Partington's background brought baseball here
When the Port Charlotte Invitational college baseball tournament skipped town, Steve Partington decided to step in and find a replacement.
Partington, a retiree who used to umpire in Ohio for Big 10 and Mid-American Conference college games, lives in North Port with his wife. He didn't think the area should lose an opportunity to host a college tournament.
"I had to see what I could do," Partington said.
So, two years ago, he began putting together the framework of what became the Snowbird Baseball Classic. He relied on friendships and associations made through years of umpiring -- including some acquaintances who now live in the area or have second homes here. As an example, he points to one of his neighbors, who he said is from Wooster College in Ohio.
The response, he said, was enthusiastic. Several college baseball teams, especially those in the Midwest and in the Northeast, look for tournaments in warm weather states and they leaped at the opportunity to participate.
One of the results that most pleased him most about this past winter's event was that it raised several thousand dollars for the Punta Gorda and Murdock Little League teams.
There were other aspects that he found pleasing, he said, such as the fact Major League scouts from several teams attended, including those from Atlanta, Cincinnati, Colorado and Tampa Bay.
"One of the ballplayers, Aaron Dott, with the University of Wisconsin-Whitewater, was drafted," he said. "He's a left-handed pitcher. He went in the 31st round by the Rays."
Of the teams that participated, two of them made it to the Division III World Series -- Carthage College and Wooster College -- the latter made it to the final game, he added.
Unlike the Port Charlotte Invitational, the Snowbird Baseball Classic was much smaller in scope.
At its height, the Invitational had between 80 and 100 college teams from four divisions participating: Division II, Division III, NAIA and community colleges. This year's inaugural tournament featured only Division III schools, 23 in all.
Part of the reason for the smaller slate was the availability of ballfields that fulfilled college standards. Partington said only two fit the bill: South County and North County Regional parks. Another limitation was the number of games that could be played each day.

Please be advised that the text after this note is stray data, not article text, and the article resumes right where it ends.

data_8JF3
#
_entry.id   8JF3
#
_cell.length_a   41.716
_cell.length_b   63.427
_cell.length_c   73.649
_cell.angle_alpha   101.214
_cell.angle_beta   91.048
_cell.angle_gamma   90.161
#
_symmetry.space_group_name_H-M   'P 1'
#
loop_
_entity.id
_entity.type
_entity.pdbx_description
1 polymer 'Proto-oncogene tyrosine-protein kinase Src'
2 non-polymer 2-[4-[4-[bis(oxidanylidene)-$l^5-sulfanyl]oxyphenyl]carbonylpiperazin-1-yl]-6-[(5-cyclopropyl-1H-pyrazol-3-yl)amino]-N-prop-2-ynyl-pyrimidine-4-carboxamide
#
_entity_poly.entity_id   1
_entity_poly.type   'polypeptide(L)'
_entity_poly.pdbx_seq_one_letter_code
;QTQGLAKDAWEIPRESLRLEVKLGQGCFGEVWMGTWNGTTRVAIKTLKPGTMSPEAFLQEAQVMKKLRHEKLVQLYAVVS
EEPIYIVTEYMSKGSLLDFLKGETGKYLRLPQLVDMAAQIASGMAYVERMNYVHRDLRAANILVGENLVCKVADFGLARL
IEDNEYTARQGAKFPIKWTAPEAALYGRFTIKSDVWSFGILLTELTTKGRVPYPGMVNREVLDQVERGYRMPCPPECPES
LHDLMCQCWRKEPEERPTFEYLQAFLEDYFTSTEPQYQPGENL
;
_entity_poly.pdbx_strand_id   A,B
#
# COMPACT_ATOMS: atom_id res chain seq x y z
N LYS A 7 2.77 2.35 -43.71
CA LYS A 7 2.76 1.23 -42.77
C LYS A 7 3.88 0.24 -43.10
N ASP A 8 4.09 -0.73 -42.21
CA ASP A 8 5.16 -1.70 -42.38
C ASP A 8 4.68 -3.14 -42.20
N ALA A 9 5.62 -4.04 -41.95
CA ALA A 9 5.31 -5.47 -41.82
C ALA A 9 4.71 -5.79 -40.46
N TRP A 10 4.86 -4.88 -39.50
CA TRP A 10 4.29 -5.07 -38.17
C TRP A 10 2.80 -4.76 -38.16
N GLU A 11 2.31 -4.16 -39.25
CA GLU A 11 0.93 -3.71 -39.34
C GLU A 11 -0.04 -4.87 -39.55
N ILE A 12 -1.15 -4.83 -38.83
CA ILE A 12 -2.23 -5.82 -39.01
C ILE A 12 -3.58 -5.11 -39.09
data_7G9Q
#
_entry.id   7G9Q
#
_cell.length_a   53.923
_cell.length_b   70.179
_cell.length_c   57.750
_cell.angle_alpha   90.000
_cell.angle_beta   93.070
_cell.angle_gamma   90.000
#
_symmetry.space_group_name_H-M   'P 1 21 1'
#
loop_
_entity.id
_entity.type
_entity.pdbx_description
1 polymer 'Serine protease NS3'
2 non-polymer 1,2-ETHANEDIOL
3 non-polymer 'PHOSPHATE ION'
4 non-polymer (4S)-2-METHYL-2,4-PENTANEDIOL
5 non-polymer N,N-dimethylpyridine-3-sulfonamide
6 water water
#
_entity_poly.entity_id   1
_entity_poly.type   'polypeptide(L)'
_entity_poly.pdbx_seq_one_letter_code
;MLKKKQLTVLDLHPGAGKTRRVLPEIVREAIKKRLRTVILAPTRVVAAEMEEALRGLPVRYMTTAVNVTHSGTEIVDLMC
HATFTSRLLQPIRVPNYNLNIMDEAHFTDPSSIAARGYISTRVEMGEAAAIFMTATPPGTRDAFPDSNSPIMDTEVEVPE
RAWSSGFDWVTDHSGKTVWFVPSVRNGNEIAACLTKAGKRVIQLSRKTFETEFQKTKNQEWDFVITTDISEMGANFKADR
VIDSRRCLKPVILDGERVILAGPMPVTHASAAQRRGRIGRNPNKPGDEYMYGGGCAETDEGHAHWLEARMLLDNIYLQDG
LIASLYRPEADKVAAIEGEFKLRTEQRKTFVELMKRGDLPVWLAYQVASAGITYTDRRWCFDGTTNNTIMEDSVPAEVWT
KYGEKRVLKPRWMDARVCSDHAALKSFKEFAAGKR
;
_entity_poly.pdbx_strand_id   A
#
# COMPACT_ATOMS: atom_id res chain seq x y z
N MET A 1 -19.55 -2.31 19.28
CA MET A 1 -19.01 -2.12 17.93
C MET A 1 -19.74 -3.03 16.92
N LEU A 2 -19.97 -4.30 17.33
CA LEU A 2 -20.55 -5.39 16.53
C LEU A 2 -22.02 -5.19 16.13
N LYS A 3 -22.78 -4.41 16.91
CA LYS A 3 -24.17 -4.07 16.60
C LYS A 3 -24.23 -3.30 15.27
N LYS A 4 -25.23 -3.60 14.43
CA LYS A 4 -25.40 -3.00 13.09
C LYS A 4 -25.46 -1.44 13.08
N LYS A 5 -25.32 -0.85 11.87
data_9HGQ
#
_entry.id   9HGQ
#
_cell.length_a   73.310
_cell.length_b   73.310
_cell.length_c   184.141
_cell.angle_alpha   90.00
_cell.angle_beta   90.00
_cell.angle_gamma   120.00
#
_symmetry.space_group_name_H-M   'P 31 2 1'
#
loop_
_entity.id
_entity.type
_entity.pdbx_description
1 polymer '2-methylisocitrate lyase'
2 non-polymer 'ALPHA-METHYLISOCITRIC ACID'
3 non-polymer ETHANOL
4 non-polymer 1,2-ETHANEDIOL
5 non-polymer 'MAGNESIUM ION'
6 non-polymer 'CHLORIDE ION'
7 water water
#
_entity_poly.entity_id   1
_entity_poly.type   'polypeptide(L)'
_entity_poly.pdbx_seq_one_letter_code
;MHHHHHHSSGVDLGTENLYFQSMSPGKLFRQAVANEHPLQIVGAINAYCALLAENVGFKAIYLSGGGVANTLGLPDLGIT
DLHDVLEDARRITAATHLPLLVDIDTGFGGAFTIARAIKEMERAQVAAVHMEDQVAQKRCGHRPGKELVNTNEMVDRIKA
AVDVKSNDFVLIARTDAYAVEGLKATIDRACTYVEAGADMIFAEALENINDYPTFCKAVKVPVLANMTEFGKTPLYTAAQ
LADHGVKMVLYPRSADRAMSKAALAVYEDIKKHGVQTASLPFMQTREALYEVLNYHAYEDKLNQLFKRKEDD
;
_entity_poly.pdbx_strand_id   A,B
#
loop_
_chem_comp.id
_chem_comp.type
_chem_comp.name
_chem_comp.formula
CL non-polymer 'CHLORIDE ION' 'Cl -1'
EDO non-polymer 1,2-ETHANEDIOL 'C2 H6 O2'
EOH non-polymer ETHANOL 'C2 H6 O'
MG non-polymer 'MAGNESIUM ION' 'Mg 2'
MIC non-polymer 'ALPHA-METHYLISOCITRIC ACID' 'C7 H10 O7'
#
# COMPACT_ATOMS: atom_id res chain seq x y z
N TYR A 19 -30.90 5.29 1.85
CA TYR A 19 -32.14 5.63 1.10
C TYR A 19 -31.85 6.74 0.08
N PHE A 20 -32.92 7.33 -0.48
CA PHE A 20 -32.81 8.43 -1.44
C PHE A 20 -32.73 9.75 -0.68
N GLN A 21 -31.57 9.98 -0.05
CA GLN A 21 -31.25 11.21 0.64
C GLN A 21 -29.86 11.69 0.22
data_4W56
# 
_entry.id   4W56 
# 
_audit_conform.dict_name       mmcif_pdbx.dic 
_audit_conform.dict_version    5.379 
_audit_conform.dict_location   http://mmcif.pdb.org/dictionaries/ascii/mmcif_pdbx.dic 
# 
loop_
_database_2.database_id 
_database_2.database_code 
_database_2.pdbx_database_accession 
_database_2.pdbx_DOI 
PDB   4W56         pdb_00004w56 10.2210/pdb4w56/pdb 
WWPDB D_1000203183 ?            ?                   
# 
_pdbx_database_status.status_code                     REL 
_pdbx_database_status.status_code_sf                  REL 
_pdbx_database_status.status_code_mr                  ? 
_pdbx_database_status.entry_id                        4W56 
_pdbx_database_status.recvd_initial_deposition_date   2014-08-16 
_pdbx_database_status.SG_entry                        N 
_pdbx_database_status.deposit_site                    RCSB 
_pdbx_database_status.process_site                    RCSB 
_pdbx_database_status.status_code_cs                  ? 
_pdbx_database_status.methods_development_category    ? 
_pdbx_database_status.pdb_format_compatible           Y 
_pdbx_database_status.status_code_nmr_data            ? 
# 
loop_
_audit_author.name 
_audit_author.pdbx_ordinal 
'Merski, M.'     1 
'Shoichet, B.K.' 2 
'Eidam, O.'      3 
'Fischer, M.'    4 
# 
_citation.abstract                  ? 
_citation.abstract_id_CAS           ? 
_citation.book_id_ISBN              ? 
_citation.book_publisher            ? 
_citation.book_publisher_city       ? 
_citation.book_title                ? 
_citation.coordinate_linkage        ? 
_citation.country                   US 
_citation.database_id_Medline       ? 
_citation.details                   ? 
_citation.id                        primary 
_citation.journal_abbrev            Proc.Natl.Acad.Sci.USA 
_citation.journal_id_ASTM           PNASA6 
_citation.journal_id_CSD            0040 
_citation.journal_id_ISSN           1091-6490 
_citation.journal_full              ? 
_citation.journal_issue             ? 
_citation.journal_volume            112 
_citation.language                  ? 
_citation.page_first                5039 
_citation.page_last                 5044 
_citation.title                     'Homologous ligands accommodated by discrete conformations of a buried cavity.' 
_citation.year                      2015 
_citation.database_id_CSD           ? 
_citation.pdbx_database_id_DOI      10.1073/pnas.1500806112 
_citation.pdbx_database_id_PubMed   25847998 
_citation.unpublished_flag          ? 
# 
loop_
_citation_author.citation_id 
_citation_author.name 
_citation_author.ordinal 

However, Partington said he hopes to secure more fields for next year, as he projects there will be 30 to 40 teams participating.
He wants to expand the tournament to include local high schools and higher Division I college teams -- including The Ohio State University, Duquesne and St. Louis University.
"I've probably turned down 30 Division I teams," he said.
In addition to the nearly two years it took to assemble the classic, Partington said it cost nearly $100,000. That expense was defrayed in part by a $10,000 grant from the Florida Sports Foundation that the Charlotte Harbor Visitor and Convention Bureau was able to secure.
"We are one of 21 sports commissions able to apply," Sean Doherty, sales and marketing manager for the Charlotte Harbor Visitor and Convention Bureau, said. "The grant was awarded because it fulfilled a criteria: 'How many people will this bring in from out-of-state.'"
Hotels and restaurants, Partington said, were of tremendous help, especially restaurants that gave away free meals as well as deeply discounted coupons. He said 11 hotels have already signed up for next year, as well as people who have condos for rent.
For next year's tournament, Partington is looking for additional sponsors who will provide prizes and other goods for spectators.
One of the things Partington learned was the need for volunteers to provide services such as taking tickets, working concessions, and serving as concierges providing information about directions, other attractions, even restaurants. Anyone interested in asked to visit the tournament's Web site: www.snowbirdbaseball.com, or e-mail Partington at: email@example.com
By STEVE STEINER
You can find more information on the Snowbird Baseball Classic here